In contrast, supporters of the Certificate of Need program point out that the healthcare industry isn’t exactly a free-market system in the first place – it’s a third-party payer system, with insurance companies, or taxpayer-funded government entities, footing health care bills. This matters because in that kind of system, there’s significantly less competition for healthcare consumers (i.e. patients), because it’s not the patients who are shopping around for the best price or best service. Most health care end users are generally locked into a “silo” of health care providers and services based on their insurance network. But that only partially undercuts the “competition” argument.
That’s why supporters of Certificate of Need also point out that if healthcare providers were completely free to compete, they would (and do) concentrate their efforts in places with the best chance to make a profit. That means high population areas with even higher concentrations of wealth get nearly limitless healthcare choices, while poor, rural counties almost always see a shortage of providers. And worse, if CON gets eliminated, existing providers get driven out of business by larger, better-funded institutions that cherry-pick the most profitable services – say kidney dialysis – while leaving the smaller rural providers to provide less lucrative services and struggle to deliver quality essential services while still making ends meet.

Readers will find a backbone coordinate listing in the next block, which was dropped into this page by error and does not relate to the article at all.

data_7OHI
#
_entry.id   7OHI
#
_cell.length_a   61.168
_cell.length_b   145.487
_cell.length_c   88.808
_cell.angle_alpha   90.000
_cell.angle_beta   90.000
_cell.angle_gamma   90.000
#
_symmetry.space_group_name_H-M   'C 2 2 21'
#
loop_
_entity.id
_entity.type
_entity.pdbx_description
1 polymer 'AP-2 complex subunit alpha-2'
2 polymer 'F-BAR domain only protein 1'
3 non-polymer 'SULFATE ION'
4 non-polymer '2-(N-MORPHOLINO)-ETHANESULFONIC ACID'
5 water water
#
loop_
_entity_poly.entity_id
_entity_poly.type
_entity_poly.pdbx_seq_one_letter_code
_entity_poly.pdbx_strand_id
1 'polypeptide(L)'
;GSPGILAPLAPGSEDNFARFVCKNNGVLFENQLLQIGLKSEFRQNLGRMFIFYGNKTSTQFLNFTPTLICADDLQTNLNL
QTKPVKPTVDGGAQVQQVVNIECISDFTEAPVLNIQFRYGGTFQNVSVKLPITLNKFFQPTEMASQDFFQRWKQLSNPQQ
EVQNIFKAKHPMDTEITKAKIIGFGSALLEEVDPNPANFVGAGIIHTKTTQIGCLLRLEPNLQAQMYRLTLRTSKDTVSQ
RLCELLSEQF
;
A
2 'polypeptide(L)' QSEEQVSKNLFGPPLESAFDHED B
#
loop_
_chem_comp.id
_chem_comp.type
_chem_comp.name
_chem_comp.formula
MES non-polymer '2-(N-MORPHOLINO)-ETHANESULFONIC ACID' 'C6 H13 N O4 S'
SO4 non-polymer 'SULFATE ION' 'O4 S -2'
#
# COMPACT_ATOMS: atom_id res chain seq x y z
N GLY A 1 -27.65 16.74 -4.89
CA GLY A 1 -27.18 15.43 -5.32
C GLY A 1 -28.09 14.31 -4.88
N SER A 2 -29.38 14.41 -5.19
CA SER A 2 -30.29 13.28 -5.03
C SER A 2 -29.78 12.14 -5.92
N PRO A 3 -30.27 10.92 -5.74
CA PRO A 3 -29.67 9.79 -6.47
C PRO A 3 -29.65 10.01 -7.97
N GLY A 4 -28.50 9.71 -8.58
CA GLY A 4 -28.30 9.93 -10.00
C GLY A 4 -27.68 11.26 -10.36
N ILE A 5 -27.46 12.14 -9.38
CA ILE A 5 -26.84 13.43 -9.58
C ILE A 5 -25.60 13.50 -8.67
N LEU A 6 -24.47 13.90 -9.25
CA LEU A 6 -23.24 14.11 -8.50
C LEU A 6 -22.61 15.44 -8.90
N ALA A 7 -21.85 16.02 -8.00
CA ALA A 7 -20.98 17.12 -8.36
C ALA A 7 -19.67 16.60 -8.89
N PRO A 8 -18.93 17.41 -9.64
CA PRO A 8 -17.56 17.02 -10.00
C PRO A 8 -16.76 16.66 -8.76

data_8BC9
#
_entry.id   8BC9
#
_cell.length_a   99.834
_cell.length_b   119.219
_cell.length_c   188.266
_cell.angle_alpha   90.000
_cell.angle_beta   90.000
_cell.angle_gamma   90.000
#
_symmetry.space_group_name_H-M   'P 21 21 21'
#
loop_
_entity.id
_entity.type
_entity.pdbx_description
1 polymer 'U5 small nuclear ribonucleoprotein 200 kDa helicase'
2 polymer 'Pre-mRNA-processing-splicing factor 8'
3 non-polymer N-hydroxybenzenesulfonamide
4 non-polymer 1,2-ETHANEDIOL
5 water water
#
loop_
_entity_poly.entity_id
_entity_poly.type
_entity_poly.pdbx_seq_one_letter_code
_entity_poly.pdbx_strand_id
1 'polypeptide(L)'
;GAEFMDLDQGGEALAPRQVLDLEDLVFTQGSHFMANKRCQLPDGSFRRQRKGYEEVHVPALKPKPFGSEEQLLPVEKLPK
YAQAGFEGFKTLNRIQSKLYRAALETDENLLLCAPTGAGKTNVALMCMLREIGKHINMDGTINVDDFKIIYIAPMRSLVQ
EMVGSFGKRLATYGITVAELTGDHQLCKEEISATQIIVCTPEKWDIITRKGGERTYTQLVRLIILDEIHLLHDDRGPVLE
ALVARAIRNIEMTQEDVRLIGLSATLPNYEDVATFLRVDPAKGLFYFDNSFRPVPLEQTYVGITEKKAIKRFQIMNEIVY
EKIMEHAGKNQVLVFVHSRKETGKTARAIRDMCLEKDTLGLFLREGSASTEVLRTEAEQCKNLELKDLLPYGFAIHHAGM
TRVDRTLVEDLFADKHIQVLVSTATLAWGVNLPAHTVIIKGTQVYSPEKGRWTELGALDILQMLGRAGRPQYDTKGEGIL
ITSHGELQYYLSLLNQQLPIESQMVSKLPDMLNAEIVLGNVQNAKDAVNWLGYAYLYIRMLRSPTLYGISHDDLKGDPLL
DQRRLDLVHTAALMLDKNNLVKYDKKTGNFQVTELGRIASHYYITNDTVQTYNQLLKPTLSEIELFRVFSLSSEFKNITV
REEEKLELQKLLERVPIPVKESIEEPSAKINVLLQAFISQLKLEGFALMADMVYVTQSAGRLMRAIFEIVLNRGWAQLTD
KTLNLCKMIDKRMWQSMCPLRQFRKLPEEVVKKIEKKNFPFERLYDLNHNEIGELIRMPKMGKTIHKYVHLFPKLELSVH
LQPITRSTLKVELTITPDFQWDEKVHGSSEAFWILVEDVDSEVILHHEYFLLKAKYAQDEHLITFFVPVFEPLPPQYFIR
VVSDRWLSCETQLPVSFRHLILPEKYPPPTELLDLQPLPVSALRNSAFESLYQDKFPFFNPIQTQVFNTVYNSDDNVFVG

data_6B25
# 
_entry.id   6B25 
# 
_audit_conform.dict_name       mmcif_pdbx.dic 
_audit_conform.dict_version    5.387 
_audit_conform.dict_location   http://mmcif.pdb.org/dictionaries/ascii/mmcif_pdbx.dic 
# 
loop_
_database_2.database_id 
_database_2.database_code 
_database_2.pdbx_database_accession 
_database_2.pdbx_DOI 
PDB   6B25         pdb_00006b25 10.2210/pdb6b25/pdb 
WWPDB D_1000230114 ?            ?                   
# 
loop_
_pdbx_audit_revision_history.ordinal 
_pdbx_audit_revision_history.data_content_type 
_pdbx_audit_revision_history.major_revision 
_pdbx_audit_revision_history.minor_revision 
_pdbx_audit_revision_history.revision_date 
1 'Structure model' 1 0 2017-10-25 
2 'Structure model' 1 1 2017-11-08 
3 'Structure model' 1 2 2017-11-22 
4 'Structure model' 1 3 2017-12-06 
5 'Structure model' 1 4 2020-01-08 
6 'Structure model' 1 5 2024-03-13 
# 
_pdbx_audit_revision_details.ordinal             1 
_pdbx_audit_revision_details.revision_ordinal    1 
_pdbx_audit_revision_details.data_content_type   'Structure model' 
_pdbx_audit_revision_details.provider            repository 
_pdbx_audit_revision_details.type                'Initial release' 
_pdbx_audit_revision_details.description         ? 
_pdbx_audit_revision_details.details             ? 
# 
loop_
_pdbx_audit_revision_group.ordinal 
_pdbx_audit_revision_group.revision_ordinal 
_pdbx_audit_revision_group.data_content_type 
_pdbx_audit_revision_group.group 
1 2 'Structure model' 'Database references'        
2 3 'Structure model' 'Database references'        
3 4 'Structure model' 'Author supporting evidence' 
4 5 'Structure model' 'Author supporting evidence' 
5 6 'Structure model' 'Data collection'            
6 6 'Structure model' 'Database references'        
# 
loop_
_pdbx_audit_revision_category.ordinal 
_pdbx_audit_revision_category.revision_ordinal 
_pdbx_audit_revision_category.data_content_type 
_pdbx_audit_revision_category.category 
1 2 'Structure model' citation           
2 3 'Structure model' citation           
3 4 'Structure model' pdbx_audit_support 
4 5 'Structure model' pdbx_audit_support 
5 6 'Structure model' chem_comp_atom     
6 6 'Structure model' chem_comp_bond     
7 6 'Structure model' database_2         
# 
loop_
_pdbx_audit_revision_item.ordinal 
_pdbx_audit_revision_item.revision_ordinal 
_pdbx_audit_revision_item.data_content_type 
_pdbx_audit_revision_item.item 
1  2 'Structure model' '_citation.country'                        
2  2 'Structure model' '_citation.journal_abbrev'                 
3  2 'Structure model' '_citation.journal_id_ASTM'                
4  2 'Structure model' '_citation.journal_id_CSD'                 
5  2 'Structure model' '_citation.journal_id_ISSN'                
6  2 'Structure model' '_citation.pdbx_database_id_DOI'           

It’s a powerful argument, made even more so with the backing of one of the most unlikely allies of Certificate of Need in the Sunshine State. Florida TaxWatch, a fiscal watchdog nonprofit group that generally doesn’t care much for the existence of needless government bureaucracy, has a lot of positive things to say about Florida’s CON program:
Florida’s hospice delivery system works. The Certificate of Need Program has intentionally planned and developed a network of high-quality, readily available hospice providers. Florida TaxWatch recommends the CON program be retained in statute, and that hospice regulators continue to identify ways that Florida hospice providers can continue to provide high quality care for Floridians.